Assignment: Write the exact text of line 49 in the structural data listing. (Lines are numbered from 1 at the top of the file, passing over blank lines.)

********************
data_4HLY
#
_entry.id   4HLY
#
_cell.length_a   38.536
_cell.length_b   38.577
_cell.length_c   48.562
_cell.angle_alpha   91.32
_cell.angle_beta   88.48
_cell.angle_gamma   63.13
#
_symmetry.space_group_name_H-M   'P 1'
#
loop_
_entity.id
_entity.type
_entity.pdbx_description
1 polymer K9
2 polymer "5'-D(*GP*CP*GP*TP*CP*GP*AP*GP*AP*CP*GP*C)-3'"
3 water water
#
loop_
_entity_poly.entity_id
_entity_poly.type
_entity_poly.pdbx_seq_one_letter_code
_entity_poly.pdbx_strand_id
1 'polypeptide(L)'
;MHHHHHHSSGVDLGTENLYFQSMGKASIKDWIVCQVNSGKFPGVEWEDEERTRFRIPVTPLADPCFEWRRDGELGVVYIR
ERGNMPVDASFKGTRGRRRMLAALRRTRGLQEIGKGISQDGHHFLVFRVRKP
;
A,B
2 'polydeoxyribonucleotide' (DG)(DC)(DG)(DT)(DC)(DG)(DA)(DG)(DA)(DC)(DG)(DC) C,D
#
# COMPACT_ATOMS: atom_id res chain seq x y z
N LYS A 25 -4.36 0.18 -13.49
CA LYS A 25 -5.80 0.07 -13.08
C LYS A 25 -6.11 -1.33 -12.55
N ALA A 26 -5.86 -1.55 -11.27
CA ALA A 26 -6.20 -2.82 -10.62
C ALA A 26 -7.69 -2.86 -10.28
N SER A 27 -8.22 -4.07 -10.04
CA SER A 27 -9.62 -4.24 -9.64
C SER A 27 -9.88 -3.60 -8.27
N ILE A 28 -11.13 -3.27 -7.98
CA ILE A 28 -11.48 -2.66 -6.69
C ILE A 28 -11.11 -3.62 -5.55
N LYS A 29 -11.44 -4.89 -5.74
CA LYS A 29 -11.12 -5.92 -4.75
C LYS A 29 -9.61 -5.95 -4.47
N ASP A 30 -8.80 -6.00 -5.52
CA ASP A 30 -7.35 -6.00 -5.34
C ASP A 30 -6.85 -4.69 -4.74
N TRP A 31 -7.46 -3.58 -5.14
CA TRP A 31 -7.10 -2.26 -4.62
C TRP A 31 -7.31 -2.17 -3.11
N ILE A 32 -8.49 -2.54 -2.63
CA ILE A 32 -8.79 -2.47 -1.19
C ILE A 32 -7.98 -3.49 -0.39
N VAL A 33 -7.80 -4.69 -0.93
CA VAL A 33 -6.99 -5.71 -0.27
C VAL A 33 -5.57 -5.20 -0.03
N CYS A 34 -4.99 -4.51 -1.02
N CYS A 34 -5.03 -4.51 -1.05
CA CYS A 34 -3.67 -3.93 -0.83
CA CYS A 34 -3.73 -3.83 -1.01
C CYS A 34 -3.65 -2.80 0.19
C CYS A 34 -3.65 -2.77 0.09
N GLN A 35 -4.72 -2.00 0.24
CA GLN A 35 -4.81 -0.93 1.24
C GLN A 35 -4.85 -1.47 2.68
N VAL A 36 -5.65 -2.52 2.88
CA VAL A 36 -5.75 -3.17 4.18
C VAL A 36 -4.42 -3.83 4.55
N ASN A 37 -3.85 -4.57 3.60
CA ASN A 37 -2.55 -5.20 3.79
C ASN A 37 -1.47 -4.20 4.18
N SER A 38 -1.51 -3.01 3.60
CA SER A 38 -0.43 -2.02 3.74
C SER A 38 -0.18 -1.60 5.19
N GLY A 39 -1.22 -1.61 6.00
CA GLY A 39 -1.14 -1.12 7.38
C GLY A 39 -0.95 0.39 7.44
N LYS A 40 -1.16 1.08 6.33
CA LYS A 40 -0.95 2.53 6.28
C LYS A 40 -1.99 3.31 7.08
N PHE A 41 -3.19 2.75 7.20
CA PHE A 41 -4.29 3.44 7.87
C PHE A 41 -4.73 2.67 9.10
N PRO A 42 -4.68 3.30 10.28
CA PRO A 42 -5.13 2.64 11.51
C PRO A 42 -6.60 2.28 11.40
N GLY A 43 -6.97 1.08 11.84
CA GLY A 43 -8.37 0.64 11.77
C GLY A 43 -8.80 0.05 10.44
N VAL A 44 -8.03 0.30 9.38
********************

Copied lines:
C LYS A 29 -9.61 -5.95 -4.47